Life Science Practice

Life Science & Drug Development

We partner with CROs, CDMOs, SMOs, E-Clinical, technology, specialty and full service providers to fill a range of positions from Associates to C-Level.

Drug Discovery is the initial stage (non-GLP) in the drug R&D process that aims to understand the nature and causes of a disease through identifying proteins known as “targets”, associated with the disease that are critical to the survival or spread of the disease-causing organism.  Through analyzing, testing, and re-testing tens of thousands of drug compounds, scientists and researchers seek to narrow these compounds to a select few that positively affect the disease target, often called “hits”, that will eventually lead to these compounds becoming drug candidates.

Drug Discovery Areas of Focus

  • Analytical Chemistry
  • Biologics
  • Compound Management
  • Computer-Based Design
  • Discovery Biology
  • Genomics
  • High Throughput Screening
  • Hit Identification
  • Large Molecule Research
  • Lead Generation
  • Lead Optimization
  • Ligand-Binding
  • Pre-Formulation and Material
  • Proof of Concept
  • Protein Science
  • Proteomics
  • Small Molecule Research
  • Structural Biology
  • Target Identification and Validation

Pre-Clinical is the 2nd stage in the drug development process, in which up to 250 drugs that passed through the Discovery stage are tested in-vitro (test tube) and then in-vivo (animal studies), adhering to Good Laboratory Practice (GLP) guidelines.  The goal is to identify up to 5 of the tested drugs that will be safe and effective enough to be submitted to the FDA through an Investigation New Drug (IND) application for approval before advancing to clinical, human trials.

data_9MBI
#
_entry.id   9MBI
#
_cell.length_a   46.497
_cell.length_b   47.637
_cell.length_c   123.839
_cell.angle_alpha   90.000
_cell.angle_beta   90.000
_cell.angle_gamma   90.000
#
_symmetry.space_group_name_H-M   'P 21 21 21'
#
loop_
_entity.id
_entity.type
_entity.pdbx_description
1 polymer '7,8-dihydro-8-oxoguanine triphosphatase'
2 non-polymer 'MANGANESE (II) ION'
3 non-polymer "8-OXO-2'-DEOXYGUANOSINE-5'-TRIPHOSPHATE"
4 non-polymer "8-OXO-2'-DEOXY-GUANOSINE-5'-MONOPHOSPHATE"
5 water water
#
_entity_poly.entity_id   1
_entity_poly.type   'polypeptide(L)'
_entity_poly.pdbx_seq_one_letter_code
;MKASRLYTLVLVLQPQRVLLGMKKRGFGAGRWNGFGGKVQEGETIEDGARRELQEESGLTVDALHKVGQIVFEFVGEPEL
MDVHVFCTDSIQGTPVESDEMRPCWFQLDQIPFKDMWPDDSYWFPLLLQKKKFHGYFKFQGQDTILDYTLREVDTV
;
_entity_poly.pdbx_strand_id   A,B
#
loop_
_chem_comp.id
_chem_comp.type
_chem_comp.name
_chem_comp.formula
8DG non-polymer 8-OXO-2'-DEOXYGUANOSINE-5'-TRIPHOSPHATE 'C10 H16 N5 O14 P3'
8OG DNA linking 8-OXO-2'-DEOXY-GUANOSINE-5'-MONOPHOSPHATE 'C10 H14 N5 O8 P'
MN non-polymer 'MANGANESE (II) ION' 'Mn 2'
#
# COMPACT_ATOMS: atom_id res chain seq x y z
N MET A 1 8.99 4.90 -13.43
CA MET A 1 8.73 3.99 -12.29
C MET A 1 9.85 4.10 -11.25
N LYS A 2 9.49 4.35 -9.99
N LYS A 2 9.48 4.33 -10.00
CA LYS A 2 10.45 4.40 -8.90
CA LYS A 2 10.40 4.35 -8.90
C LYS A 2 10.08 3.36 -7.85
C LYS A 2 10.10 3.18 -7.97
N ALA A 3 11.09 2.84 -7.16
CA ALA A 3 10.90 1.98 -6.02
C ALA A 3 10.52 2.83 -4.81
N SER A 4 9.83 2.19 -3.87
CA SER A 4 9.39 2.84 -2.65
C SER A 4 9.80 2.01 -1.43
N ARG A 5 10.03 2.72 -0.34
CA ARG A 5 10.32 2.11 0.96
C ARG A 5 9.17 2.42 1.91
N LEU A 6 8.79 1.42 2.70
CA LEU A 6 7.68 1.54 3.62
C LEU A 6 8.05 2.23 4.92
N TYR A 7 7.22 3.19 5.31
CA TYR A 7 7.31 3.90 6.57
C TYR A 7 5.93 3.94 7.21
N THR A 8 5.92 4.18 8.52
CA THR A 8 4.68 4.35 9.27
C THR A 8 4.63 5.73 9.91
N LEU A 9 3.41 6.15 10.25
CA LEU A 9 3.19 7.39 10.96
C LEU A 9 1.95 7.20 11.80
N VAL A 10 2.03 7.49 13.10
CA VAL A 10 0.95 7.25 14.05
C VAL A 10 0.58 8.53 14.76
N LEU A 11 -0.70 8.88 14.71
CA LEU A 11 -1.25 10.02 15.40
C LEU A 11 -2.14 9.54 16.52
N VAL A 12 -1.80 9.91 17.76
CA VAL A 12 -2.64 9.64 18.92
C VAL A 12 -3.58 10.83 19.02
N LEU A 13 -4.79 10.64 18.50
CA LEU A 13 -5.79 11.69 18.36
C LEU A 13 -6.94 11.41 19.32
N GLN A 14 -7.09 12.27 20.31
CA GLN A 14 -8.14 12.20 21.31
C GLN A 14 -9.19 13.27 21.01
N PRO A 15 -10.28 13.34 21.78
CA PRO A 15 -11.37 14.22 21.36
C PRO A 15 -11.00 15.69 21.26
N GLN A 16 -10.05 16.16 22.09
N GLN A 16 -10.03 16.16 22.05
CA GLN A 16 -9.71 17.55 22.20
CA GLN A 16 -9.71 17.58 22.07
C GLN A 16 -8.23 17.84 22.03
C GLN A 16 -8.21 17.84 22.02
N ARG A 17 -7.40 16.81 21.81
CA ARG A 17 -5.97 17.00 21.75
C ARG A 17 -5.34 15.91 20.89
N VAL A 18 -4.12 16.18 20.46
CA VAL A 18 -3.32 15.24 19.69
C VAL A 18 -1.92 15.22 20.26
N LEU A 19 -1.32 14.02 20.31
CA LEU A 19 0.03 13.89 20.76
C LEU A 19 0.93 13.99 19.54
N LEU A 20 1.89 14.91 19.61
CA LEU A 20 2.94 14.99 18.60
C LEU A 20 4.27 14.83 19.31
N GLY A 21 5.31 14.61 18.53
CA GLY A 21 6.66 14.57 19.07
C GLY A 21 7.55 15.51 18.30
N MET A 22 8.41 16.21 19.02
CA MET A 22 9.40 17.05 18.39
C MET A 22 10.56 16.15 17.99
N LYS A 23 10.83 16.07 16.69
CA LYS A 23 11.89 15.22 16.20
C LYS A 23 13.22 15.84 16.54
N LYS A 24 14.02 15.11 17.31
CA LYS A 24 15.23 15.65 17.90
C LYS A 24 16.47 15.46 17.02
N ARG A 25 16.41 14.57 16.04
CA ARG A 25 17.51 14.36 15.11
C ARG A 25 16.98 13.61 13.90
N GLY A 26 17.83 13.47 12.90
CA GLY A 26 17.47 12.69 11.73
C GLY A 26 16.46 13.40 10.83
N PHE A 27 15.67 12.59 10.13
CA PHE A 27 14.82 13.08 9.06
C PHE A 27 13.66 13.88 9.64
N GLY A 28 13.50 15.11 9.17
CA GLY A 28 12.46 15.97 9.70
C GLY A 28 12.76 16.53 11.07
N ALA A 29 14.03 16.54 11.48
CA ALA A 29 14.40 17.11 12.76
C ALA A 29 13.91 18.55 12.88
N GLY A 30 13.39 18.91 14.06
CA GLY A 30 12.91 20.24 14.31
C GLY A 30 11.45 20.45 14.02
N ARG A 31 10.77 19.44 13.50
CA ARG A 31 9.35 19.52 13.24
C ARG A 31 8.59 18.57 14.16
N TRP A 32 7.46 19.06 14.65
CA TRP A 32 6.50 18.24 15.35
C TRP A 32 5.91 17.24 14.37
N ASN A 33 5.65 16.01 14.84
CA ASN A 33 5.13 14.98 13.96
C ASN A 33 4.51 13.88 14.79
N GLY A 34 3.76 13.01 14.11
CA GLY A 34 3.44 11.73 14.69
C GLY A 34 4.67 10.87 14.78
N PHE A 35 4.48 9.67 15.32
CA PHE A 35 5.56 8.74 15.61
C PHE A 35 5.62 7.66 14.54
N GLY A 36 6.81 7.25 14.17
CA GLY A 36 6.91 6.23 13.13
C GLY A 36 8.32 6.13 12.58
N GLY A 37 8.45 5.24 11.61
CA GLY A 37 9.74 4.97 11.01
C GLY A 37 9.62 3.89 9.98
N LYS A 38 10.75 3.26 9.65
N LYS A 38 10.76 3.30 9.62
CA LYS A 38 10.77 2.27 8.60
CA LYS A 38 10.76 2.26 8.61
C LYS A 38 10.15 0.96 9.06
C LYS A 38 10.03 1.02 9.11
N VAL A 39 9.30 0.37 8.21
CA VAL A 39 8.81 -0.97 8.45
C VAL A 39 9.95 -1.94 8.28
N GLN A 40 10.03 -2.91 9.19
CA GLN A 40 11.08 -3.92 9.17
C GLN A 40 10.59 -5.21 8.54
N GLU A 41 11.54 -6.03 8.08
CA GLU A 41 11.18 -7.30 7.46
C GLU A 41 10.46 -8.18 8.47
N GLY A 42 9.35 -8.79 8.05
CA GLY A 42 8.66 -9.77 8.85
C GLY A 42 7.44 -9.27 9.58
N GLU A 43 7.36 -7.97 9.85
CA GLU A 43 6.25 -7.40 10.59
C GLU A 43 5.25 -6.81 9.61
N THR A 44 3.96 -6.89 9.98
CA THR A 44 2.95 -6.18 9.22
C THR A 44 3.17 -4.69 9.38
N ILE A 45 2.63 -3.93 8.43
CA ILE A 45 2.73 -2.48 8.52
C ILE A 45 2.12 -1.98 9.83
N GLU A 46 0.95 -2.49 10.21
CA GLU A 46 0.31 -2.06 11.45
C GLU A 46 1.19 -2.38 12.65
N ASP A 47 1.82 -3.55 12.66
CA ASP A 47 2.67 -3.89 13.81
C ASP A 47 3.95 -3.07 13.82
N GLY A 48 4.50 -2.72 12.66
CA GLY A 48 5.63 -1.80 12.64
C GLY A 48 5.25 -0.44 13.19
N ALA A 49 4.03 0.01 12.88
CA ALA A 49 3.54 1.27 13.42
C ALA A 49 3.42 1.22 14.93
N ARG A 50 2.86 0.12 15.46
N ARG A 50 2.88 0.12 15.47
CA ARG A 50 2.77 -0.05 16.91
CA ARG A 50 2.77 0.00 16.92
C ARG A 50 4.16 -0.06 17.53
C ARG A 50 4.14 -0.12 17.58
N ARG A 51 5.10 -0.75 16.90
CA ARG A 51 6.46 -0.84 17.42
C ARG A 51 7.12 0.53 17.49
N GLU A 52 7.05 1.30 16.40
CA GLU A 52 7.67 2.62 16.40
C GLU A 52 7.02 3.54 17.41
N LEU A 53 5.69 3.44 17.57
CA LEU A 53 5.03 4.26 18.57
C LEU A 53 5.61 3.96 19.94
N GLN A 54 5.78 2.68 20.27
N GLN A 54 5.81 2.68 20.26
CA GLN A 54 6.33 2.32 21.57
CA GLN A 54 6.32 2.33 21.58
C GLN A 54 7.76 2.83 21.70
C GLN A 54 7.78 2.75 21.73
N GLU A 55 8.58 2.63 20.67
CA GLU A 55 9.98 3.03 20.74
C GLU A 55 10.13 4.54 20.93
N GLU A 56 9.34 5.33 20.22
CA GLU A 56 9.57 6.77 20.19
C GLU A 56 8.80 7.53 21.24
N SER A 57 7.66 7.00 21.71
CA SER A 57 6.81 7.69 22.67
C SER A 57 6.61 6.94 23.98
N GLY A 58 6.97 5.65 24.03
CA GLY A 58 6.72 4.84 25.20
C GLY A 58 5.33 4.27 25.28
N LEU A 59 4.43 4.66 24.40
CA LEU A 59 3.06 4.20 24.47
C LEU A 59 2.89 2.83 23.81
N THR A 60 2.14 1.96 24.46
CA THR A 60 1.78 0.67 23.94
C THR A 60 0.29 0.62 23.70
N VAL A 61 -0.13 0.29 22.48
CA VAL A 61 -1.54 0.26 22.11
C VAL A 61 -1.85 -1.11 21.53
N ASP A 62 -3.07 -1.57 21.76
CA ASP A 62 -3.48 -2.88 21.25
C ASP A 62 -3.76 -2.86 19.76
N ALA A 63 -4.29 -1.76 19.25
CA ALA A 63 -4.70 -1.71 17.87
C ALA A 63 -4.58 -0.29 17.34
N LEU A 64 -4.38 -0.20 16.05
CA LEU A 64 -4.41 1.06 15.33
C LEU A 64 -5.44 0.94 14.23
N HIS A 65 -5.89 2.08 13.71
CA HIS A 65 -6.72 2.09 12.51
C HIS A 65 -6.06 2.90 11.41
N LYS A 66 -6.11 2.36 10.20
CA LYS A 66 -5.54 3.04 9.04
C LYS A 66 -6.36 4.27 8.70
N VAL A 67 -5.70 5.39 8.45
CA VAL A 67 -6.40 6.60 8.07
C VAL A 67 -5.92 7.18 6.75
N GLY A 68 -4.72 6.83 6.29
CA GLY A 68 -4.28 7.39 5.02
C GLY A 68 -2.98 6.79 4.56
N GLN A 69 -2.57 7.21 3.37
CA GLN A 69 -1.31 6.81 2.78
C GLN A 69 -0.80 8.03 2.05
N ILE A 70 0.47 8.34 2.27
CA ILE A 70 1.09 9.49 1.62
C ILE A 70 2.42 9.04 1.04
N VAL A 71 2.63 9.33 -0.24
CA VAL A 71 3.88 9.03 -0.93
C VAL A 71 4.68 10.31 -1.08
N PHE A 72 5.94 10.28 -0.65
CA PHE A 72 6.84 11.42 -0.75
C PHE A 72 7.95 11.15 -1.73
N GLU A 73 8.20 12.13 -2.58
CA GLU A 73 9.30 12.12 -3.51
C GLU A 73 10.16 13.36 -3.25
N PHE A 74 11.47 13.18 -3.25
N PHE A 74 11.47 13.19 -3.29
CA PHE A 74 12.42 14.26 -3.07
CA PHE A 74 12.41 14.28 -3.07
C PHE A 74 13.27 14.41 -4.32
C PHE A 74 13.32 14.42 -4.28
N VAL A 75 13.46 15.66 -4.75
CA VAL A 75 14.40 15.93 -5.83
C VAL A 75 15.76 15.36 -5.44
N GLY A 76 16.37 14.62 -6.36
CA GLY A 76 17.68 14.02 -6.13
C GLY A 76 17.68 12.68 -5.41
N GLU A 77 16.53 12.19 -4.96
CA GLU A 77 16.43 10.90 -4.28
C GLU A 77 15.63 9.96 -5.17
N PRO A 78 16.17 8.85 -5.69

Pre-clinical Areas of Focus

  • ADME
  • Analytical Chemistry
  • Animal Models
  • Antibody Discovery
  • API Formulation
  • Bioanalytical Biologics
  • Bioanalytical Mass Spec
  • Biology
  • Cell and Protein Production
  • CMC Chemistry
  • DMPK
  • Drug-Drug Interaction
  • Formulation Development
  • Genotoxicity Studies
  • GLP
  • IND Application
  • In-Vitro and In-Vivo Pharmacology
  • In-Vivo Studies
  • Lead Compound
  • Metabolomics
  • PK/PD Studies
  • QA/QC
  • Regulatory Affairs
  • Safety Assessment
  • Toxicology Studies

Once a drug’s IND application has been approved, clinical trials begin on humans.  The drug is tested on increasing numbers of human patients over 3 phases (I, II, and III) of clinical trials following Good Clinical Practice (GCP) guidelines.  Generally-speaking, only 1 drug will survive the trials, be found safe and effective, and is submitted to the FDA through a New Drug Application (NDA) before it can be approved for market and commercialization (Phase IV).  

Phase I is the initial phase of clinical trials, often known as “first-in-man” studies, and is focused primarily on the drug’s safety, as it is tested on a group of approximately 20-100 generally healthy human patients using pharmacovigilance methods.  Single-ascending dose studies are first administered (Phase Ia) to small groups of patients before increasing to multiple-ascending dose studies (Phase Ib) new groups of patients.

Phase II is primarily focused on dosing studies (Phase IIa) and effectiveness studies (Phase IIb) of the drug, although safety continues to be monitored, and is generally administered and tested on approximately 100-500 patients affected by the disease or condition being targeted.